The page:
org.eclipse.jetty.util.security.Password <password_(1)_for_the_certificate>
# Terminal output
2015-06-16 15:57:02.322:INFO::main: Logging initialized @308ms
certificate
OBF:1sot1w1c1uvk1vo01unz1thb1unz1vn21uum1w261sox
MD5:e0d30cef5c6139275b58b525001b413c

Passwords are to be inserted into start.d/ssl.ini configuration file (jetty.sslContext.keyStorePassword is identical to jetty.sslContext.trustStorePassword):

# Entering obfuscated passwords #1 and #2 to Jetty configuration (as idp user)
su idp
vi /opt/jetty/start.d/ssl.ini
// Configuration changes in the file 'ssl.ini'
jetty.sslContext.keyStorePassword=OBF:1u9x1vn61z0p1yta1ytc1z051vnw1u9l                # password (#2)
jetty.sslContext.keyManagerPassword=OBF:1sot1w1c1uvk1vo01unz1thb1unz1vn21uum1w261sox  # password (#1)
jetty.sslContext.trustStorePassword=OBF:1u9x1vn61z0p1yta1ytc1z051vnw1u9l              # password (#2)

Variables jetty.sslContext.keyStorePassword and jetty.sslContext.trustStorePassword have to be set to obfuscated password (#2) to the „keystore“. A variable jetty.sslContext.keyManagerPassword has to be se to obfuscated password (#1) to the key of certificate (jetty-cert.pkcs12 file). If you set it incorrectly, Jetty will not start.

SSL configuration

Default Jetty configuration allows usage of ciphers not trustworthy anymore, so we disable them. For this purpose, we download the prepared tweak-ssl.xml configuration file into /opt/jetty/etc directory.

# SSL tweaks for Jetty (as idp user)
#su idp
cd /opt/jetty/etc/
wget https://www.eduid.cz/_media/en/tech/idp/tweak-ssl.xml

The content of tweak-ssl.xml file is as follows.

<?xml version="1.0"?>
<!DOCTYPE Configure PUBLIC "-//Jetty//Configure//EN" "http://www.eclipse.org/jetty/configure_9_3.dtd">
 
<Configure id="sslContextFactory" class="org.eclipse.jetty.util.ssl.SslContextFactory">
 
  <!-- Prohibit old and untrustworthy ciphers -->
  <Call name="addExcludeCipherSuites">
    <Arg>
      <Array type="String">
        <Item>.*DES.*</Item>
        <Item>.*DSS.*</Item>
        <Item>.*MD5.*</Item>
        <Item>.*NULL.*</Item>
        <Item>.*RC4.*</Item>
        <Item>.*_RSA_.*MD5$</Item>
        <Item>.*_RSA_.*SHA$</Item>
        <Item>.*_RSA_.*SHA1$</Item>
        <Item>TLS_DHE_RSA_WITH_AES_128.*</Item>
        <Item>TLS_DHE_RSA_WITH_AES_256.*</Item>
      </Array>
    </Arg>
  </Call>
 
  <!-- Prohibit untrustworthy protocols -->
  <Call name="addExcludeProtocols">
    <Arg>
     <Array type="java.lang.String">
       <Item>SSL</Item>
       <Item>SSLv2</Item>
       <Item>SSLv2Hello</Item>
       <Item>SSLv3</Item>
     </Array>
    </Arg>
  </Call>
 
  <!-- Enabling Forward Secrecy -->
  <Set name="IncludeCipherSuites">
    <Array type="String">
      <Item>TLS_DHE_RSA.*</Item>
      <Item>TLS_ECDHE.*</Item>
    </Array>
  </Set>
 
</Configure>

Now we just need Jetty to load this configuration file stating the following line into start.d/https.ini:

# Load tweak-ssl.xml into Jetty (as idp user -- then run EXIT command to become 'root' user again!)
echo etc/tweak-ssl.xml >> /opt/jetty/start.d/https.ini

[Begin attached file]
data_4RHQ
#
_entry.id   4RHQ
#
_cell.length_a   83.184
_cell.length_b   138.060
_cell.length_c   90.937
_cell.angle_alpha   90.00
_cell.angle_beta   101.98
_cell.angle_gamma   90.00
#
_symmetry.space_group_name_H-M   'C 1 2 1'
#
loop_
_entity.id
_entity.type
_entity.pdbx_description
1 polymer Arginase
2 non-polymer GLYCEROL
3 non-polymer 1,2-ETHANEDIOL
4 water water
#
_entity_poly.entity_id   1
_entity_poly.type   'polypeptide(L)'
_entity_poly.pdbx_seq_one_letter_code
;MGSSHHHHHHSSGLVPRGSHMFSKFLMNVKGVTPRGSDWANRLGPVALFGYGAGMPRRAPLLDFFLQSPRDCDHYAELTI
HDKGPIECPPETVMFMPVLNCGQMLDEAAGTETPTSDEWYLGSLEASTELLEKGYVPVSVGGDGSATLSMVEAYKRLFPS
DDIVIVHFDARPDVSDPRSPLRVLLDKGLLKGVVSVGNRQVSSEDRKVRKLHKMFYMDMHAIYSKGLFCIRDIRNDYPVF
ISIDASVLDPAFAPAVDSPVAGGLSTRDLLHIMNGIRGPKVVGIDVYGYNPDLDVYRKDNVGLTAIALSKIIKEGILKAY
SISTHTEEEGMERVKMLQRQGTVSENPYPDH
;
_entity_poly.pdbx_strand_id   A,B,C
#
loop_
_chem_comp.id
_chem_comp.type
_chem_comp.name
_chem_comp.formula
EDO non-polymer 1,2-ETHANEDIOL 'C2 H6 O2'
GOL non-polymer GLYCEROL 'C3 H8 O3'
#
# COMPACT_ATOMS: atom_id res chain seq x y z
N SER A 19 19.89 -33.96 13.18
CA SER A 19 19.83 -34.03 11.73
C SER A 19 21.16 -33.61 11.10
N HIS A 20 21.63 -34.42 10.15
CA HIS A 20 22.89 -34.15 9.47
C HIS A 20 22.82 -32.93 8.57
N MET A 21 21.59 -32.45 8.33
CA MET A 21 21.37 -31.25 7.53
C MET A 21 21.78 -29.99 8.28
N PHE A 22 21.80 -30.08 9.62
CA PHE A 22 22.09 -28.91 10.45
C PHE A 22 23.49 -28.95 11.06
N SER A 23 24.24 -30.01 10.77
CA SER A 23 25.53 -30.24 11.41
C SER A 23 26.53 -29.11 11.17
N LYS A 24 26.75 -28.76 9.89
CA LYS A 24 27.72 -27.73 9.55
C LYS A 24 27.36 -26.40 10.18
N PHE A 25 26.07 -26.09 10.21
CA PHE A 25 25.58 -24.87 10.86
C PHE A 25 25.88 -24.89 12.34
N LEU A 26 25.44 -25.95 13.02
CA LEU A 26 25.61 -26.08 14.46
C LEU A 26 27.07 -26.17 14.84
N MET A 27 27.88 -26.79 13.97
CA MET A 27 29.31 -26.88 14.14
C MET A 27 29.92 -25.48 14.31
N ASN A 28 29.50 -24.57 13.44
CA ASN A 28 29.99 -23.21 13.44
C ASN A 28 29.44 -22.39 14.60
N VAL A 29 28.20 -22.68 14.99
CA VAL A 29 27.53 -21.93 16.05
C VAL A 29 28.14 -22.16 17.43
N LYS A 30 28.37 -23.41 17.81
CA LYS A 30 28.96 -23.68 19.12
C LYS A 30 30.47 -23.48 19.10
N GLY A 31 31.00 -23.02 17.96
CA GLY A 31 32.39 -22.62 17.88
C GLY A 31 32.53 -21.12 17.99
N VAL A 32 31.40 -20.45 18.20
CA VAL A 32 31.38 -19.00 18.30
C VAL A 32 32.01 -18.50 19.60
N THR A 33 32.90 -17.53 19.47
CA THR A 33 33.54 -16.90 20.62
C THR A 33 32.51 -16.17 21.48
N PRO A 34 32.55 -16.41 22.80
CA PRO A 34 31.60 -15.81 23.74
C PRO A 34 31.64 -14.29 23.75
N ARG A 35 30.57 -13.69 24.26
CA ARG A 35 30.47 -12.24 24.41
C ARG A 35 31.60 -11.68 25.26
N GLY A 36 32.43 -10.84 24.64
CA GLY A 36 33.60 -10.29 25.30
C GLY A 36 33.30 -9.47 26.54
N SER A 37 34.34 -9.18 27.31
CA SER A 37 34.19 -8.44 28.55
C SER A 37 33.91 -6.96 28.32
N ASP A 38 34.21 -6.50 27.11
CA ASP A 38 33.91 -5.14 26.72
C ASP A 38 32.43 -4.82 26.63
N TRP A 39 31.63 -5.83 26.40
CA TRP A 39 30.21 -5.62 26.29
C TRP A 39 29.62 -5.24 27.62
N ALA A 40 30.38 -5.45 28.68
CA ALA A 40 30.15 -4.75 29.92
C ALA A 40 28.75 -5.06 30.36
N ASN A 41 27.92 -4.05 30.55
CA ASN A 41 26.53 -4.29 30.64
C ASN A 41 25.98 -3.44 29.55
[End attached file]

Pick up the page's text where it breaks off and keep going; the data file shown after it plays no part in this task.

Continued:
exit

This configuration changes make Jetty more secure and trustworthy.

Starting Jetty

The second last thing before starting Jetty is make sure the file permissions to Jetty are set to idp user from idp group.

# Setting file permissions for Jetty and starting it (as root user)
chown -R idp:idp /opt/jetty/ /opt/jetty-distribution*/
/etc/init.d/jetty start

Jetty now runs so we check that it listens for unencrypted traffic (port 8080) only at localhost (IPv4 address 127.0.0.1) using netstat command:

# Checking for unencrypted listening at localhost
netstat -an | grep ":8080"

We should see the following.

# Terminal output
tcp6       0      0 127.0.0.1:8080          :::*                    LISTEN

If we now look into Jetty logs, we will see an error. And that this OK at this time. Shibboleth IdP is not installed yet, thus /opt/shibboleth-idp/war/idp.war file does not exist.

2015-08-05 09:02:22.871:WARN:oejw.WebInfConfiguration:main: Web application not found /opt/shibboleth-idp/war/idp.war
2015-08-05 09:02:22.872:WARN:oejw.WebAppContext:main: Failed startup of context o.e.j.w.WebAppContext@df27fae{/idp,null,null}{/opt/shibboleth-idp/war/idp.war}
java.io.FileNotFoundException: /opt/shibboleth-idp/war/idp.war
        at org.eclipse.jetty.webapp.WebInfConfiguration.unpack(WebInfConfiguration.java:495)
        at org.eclipse.jetty.webapp.WebInfConfiguration.preConfigure(WebInfConfiguration.java:72)
        at org.eclipse.jetty.webapp.WebAppContext.preConfigure(WebAppContext.java:474)
        at org.eclipse.jetty.webapp.WebAppContext.doStart(WebAppContext.java:510)
...

Anyway, Jetty runs and we can check that it is serving our index.html file we have written previously. Try HTTPS access from your computer and HTTP access from the server's command line.

# HTTP access from the server's command line
wget -q -O - http://127.0.0.1

You should see the content of /opt/jetty/webapps/root/index.html file.

The last thing is to set Jetty to autorun after the system boots up.

# Autorun Jetty after system start ups (as root user)
insserv jetty

Now, as Jetty is installed and configured, it is time for Shibboleth IdP installation.

Last modified:: 2020/01/09 13:37